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US will not resume Brazil beef imports until food safety addressed

© AFP/File | After a series of bad meat shipments from Brazil to the US, the USDA has stopped Brazilian beef imports until the until the Brazilian government addresses the food safety issues


The United States will not resume imports of beef from Brazil until food safety issues have been addressed, US Agriculture Secretary Sonny Perdue said Monday.

Purdue met with his Brazilian counterpart, Blairo Maggi, to discuss the issue after Washington late last month halted all beef imports from the country following a rash of bad shipments discovered in US ports.

"Though Brazil pressed for a timeline for restoration of beef imports... any timeline would have to depend upon progress being made by Brazil," Purdue told the Brazilian official, the USDA said in a statement following the meeting.

The agency's Food Safety and Inspection Service (FSIS) began inspecting all Brazil beef imports in March after a series of bad meat shipments were discovered, and through late June had stopped 11 percent of the beef meant for the US market, about 1.9 million pounds (862,000 kilograms).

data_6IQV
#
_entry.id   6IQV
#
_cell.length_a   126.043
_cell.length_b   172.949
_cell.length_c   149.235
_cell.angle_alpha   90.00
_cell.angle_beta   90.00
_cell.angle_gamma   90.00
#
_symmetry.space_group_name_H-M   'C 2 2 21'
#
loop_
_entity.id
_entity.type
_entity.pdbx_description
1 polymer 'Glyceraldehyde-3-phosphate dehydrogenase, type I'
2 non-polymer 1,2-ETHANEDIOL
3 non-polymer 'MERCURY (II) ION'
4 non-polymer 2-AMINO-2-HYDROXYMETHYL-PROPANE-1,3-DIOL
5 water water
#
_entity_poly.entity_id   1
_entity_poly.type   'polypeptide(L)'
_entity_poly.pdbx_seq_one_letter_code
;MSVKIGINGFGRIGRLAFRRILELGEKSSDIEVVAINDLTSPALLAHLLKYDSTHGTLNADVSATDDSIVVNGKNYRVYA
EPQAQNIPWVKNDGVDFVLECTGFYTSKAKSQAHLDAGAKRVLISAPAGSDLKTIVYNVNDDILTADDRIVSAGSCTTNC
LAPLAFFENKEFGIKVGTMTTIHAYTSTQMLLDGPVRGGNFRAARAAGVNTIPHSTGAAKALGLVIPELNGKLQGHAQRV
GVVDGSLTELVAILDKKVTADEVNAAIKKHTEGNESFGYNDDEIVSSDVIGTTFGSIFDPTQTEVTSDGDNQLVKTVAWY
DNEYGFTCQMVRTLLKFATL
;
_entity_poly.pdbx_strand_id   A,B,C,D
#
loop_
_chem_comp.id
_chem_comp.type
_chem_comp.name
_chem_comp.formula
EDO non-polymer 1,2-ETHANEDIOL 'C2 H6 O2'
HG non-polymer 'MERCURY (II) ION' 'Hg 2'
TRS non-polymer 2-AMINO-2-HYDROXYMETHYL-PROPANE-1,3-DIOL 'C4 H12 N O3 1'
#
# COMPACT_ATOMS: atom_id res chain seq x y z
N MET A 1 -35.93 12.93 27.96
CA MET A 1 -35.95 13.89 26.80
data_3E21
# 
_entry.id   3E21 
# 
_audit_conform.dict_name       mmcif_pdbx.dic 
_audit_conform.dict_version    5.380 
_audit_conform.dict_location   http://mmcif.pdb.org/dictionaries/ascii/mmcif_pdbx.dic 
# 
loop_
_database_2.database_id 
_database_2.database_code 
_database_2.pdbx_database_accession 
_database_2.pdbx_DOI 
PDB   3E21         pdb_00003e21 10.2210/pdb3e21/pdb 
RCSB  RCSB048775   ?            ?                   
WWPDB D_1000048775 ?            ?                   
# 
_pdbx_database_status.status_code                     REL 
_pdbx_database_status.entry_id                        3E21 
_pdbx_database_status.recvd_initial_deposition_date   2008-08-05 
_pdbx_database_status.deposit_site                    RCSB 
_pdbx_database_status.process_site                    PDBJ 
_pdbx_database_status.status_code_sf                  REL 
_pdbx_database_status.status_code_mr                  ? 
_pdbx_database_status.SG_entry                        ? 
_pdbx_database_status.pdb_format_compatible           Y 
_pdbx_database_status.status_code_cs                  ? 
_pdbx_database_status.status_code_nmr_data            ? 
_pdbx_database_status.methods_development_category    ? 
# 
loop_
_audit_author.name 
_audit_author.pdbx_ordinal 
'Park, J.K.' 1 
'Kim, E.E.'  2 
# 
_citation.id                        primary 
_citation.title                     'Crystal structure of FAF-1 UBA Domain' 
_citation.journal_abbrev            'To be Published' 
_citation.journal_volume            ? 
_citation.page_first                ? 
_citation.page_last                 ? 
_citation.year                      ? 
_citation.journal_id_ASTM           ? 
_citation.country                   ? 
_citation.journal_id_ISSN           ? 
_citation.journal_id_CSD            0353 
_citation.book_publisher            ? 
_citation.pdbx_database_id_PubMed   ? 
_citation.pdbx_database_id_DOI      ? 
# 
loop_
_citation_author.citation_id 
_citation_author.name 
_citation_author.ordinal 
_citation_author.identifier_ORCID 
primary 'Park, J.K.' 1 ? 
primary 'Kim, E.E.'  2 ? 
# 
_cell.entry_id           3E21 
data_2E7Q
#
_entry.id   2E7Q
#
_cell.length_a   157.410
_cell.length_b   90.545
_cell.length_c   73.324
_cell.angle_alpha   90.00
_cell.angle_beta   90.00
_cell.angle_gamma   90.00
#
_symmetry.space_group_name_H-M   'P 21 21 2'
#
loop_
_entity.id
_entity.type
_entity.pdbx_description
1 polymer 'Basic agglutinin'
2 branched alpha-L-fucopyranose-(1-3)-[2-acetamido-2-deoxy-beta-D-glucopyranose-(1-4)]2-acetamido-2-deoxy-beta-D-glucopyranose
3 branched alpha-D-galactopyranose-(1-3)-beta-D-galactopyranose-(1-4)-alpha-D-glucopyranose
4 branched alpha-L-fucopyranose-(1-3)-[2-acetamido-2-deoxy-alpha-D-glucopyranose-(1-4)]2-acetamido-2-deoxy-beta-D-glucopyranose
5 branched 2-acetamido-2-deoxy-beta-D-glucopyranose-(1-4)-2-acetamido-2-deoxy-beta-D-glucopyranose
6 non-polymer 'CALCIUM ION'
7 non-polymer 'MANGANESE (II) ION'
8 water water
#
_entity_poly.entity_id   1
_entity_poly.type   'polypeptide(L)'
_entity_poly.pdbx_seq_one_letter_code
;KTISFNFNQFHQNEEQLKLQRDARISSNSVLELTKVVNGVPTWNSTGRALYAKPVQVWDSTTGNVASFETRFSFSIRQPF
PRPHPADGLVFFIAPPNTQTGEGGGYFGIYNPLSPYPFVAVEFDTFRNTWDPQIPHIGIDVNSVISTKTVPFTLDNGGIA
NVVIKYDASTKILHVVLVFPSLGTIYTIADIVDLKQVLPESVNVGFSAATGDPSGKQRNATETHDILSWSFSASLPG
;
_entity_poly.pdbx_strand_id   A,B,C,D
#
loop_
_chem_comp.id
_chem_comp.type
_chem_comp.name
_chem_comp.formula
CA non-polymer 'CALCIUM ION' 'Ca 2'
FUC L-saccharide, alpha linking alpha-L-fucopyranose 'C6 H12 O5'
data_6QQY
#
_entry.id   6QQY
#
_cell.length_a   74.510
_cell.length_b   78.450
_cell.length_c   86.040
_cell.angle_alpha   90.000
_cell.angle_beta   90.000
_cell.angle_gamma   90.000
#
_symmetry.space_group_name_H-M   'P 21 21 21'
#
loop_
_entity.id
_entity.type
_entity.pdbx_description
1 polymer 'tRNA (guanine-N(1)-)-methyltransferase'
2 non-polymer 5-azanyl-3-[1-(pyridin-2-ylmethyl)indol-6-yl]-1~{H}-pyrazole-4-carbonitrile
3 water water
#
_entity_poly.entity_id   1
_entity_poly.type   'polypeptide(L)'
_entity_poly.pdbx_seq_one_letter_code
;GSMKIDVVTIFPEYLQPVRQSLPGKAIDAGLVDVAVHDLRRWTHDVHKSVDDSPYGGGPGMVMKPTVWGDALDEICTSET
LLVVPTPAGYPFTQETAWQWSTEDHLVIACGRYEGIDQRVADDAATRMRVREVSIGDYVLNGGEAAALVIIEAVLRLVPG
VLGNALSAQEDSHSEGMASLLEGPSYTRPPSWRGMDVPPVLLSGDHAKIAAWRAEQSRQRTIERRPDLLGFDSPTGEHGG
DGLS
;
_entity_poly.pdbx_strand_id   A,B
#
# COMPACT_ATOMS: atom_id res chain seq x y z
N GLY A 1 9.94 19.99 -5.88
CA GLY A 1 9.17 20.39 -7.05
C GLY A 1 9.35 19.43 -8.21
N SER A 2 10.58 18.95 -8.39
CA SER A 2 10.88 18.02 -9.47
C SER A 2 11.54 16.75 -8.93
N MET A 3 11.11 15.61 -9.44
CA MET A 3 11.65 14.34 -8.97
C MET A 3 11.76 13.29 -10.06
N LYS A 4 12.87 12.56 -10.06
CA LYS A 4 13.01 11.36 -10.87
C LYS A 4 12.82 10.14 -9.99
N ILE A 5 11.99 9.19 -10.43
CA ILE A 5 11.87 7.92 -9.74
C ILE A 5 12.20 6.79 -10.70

The normal rejection rate is one percent, USDA said.

At the time the ban was imposed, Purdue said, "Ensuring the safety of our nation's food supply is one of our critical missions, and... my first priority is to protect American consumers."

Maggi detailed the corrective actions Brazil has taken and continues to take to address the food safety concerns, the USDA said, without providing specifics.

Brazil is the world's leading beef and poultry exporter. The US ban comes after a scandal in March when 21 meat processors in the South American country were accused by Brazilian police of adulterating bad quality meat and bribing inspectors.

That prompted some 20 countries -- including chief beef markets China and Hong Kong -- to suspend all Brazilian meat imports.

The bans caused havoc in the $13 billion a year industry, which employs some six million people, before being finally lifted.

© 2017 AFP